Penang is a state in Malaysia located on the Northwest coast of Peninsular Malaysia. The name “Penang” comes from the modern Malay name Pulau Pinang, which means “island of the areca nut palm”. We stayed in Georgetown. Georgetown is a Unesco World Heritage site. Most of the buildings are very old. Some of them are desolate and some are filled with businesses. We got around using Über and the Hop on Hop Off bus.
There are many shops in Penang ranging from clothing, colorful Chinese decorations and antiques. There is also creative artwork outside of shops.
Penang is filled with artwork. “Street art” is a series of paintings throughout the city. Ernest Zacharevic is an artist from Lithuania who painted children on various buildings all across Georgetown that are known as “Street Art”. Street Art is a walking tour that leads to each of his paintings. Other known and unknown artist have used buildings and the streets to paint artwork as well.
The Chinese Clan Jetties marks another Unesco Heritage site off my bucket list. Each jetty is named after a Chinese clan. These are inhabited and created originally by Chinese immigrants. The Chinese have surnames to denote their origins. These villages are over a century old. There used to be seven jetties until one was demolished by fire and now only six remain. The jetties are houses built on sticks in the water. We visited the Chew (family surname) clan jetties.
Once upon a time not long ago this was a dangerous area for outsiders to visit. Some people ended up dead venturing in these “neighborhoods” built on the water. The Chinese immigrants living there were looked at as “squatters” in a ghetto. They didn’t have water or electricity until 1957. Due to constant rivalry between the clans, fighting and disputes happened.
In the last few years Unesco has recognized their area as a historical heritage site. Since then the people living there had a change of heart to visitors and each other. Tourist are allowed to walk around the piers during certain hours to see the houses and the way of life there. Most of the people living in the jetties have set up shops and sell souvenirs and other items outside of their doors. It was strange walking along the planks and seeing people in their homes watching tv totally ignoring the many tourist walking around taking pictures.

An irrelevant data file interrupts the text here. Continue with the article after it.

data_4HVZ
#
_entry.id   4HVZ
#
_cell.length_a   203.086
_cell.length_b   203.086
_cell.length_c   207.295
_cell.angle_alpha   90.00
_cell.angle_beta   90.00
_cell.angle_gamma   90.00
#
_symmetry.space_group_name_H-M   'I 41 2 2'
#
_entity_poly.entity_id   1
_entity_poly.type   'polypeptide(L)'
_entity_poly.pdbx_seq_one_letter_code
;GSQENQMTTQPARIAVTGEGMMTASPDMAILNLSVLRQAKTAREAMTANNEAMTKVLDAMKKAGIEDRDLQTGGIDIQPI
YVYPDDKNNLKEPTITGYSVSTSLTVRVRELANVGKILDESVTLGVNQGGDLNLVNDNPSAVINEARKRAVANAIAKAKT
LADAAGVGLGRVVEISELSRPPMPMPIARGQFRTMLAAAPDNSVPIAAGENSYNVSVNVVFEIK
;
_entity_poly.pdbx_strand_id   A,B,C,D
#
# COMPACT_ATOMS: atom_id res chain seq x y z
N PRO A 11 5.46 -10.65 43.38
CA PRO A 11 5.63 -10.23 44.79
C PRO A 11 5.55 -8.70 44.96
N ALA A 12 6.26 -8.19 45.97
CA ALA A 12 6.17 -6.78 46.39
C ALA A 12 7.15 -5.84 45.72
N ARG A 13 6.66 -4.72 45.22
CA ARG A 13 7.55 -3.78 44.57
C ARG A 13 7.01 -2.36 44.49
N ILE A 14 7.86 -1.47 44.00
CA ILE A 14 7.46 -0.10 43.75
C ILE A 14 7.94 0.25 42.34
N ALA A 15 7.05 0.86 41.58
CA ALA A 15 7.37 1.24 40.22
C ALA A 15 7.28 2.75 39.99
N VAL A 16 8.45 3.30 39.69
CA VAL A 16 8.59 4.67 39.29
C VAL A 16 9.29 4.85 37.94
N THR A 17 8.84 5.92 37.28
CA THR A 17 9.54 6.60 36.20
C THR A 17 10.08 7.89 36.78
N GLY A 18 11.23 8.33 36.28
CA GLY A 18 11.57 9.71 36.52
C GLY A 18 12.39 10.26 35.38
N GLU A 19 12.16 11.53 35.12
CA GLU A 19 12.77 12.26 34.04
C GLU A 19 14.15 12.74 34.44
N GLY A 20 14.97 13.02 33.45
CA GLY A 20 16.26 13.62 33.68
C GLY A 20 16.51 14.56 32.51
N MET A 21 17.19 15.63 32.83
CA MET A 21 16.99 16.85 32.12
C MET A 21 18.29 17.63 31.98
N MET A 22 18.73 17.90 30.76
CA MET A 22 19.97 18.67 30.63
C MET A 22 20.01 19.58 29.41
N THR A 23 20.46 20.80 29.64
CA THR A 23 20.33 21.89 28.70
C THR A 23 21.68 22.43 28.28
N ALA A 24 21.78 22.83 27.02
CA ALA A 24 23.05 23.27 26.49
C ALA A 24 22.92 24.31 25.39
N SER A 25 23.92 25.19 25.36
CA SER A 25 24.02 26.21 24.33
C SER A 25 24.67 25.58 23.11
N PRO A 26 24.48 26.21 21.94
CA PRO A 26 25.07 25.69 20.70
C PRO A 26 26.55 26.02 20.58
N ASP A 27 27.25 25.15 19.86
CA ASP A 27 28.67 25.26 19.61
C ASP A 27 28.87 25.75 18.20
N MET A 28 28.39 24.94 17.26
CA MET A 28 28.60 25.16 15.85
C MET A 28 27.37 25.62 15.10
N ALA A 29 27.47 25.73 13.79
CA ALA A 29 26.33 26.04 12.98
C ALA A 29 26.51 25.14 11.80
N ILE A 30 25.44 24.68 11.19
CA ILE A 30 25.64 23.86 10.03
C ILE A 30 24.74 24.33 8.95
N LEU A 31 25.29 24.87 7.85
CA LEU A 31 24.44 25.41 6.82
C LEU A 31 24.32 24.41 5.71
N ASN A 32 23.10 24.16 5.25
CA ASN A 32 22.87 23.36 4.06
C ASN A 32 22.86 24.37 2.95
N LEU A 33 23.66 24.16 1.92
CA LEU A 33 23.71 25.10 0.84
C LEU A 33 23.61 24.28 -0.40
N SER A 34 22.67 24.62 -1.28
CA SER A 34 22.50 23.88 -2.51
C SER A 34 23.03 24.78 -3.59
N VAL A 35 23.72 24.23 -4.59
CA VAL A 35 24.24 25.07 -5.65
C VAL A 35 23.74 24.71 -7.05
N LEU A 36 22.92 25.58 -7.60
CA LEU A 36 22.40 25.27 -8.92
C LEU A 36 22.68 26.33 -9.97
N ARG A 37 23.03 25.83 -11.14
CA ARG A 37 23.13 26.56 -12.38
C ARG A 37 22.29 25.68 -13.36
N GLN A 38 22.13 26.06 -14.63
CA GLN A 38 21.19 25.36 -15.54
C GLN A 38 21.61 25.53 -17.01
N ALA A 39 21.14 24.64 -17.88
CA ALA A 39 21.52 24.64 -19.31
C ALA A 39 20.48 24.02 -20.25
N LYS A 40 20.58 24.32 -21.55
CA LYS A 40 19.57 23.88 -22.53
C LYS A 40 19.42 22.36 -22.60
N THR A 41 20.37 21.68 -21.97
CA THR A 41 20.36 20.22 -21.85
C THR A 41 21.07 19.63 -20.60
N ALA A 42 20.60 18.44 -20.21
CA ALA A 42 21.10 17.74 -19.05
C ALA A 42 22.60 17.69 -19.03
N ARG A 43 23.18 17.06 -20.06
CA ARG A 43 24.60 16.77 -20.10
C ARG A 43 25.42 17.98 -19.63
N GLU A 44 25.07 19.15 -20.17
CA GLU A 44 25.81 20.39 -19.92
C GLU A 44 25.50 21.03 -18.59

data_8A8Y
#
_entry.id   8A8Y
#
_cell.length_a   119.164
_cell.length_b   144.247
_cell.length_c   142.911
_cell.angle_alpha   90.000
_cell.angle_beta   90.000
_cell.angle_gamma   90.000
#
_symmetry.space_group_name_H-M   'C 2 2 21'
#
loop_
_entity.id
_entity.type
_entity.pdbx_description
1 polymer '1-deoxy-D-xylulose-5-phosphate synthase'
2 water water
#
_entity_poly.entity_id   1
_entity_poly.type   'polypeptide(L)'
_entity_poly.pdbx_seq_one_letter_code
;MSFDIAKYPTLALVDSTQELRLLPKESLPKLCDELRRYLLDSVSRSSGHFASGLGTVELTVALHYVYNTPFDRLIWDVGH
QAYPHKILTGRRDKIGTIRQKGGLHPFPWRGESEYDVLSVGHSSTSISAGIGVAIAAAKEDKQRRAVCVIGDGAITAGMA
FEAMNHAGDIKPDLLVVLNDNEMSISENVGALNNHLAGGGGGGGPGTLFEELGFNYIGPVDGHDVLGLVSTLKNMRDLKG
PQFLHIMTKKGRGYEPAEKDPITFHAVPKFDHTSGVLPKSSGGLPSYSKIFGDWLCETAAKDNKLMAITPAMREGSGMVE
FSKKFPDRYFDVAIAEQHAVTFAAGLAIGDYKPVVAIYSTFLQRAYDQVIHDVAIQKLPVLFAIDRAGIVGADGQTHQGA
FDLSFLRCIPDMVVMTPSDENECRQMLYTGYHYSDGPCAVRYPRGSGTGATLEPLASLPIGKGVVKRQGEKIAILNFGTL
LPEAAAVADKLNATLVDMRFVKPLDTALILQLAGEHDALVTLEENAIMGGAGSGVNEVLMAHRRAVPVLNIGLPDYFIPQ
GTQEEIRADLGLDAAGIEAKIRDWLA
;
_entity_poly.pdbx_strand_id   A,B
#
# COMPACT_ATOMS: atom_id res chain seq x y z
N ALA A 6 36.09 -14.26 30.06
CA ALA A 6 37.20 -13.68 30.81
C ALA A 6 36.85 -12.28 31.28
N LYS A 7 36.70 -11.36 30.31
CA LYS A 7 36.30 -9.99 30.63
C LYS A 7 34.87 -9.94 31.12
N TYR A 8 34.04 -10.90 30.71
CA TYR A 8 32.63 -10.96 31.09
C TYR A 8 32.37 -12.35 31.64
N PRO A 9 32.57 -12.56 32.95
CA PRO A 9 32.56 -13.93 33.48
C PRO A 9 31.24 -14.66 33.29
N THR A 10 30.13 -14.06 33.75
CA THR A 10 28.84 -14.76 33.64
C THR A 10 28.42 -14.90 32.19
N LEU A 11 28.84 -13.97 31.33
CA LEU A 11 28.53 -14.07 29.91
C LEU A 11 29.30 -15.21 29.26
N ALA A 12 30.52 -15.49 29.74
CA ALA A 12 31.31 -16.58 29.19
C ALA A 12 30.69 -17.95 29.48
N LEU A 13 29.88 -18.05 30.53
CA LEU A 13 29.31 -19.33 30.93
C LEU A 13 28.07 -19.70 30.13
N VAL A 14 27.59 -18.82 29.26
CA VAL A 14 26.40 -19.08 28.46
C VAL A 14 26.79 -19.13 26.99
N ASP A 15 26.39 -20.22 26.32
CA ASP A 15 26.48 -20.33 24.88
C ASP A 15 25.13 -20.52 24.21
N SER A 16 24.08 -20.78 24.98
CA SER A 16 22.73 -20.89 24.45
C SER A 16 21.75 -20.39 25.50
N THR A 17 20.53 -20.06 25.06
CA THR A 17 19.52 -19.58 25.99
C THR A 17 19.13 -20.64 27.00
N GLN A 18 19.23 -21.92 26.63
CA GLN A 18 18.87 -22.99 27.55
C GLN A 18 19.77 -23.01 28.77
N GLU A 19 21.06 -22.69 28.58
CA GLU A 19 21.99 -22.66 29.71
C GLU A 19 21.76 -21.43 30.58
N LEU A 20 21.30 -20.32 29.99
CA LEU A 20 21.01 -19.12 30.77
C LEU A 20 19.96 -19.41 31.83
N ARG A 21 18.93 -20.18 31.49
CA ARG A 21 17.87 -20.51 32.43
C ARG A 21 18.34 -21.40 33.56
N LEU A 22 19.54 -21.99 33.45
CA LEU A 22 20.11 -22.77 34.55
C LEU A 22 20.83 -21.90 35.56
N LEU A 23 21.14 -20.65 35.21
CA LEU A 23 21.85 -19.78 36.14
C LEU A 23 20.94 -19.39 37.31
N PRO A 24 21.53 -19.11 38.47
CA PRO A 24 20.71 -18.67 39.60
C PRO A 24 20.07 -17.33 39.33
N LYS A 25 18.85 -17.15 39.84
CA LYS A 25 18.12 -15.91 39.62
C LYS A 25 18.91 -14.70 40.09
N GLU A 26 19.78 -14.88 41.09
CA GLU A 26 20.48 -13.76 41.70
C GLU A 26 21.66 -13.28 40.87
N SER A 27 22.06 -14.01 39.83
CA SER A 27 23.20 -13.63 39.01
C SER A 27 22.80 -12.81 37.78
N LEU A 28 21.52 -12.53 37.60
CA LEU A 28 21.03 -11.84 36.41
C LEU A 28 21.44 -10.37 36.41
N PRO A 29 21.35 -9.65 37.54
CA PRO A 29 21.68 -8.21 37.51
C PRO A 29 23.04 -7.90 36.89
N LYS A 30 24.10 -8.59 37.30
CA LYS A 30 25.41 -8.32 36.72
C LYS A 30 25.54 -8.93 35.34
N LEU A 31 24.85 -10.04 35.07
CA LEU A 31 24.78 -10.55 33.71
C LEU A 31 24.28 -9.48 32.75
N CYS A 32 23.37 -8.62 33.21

Yap Kongsi Temple – Is named after the Yap clan that lived in Penang since the early 1900s. The temple is located in one of many UNESCO’s World Heritage sites in Penang.
The Kek Lok Si Temple (“Temple of Supreme Bliss”) is the largest Buddhist temple in Malaysia. It sits high on a hill and it’s sprawling. There are 10,000 statues of Buddha in the temple. There are also many other shrine chambers with Buddhas, Bodhisattvas, guardian spirits, and Heavenly Kings of Buddhism. It was beautiful to visit.
We donated $4.00 and received two ribbons in the temple to write the names of all our close family members on them. We said a prayer and hung the ribbons on a sacred tree full of prayer ribbons in the temple. I try to say a prayer at every temple I visit.
Downstairs from the temple is Liberation Pond. The pond is filled with turtles of all sizes. This pond is considered a sacred turtle pond. The Chinese tradition believes that a turtle is a symbol of longevity, strength and endurance. It is an act of spiritual liberation when a turtle is captured and set free in this pond. There were over 100 turtles swimming in murky water. There was a bridge over the pond into a gift shop where I purchased some greens to feed them. After spending about 15 minutes feeding them, we were ready to leave the temple for the day.
Monkey Beach was the carrot to the end of a long hike through Penang National Park. It’s called Monkey beach because of the Crab-eating Macaque monkeys that live around there. After many warnings not to feed or approach the monkeys I couldn’t wait to see them. It’s also known as one of the nicest beaches in Penang Island. Instead this ended up being the most bizarre beach seen on my travels.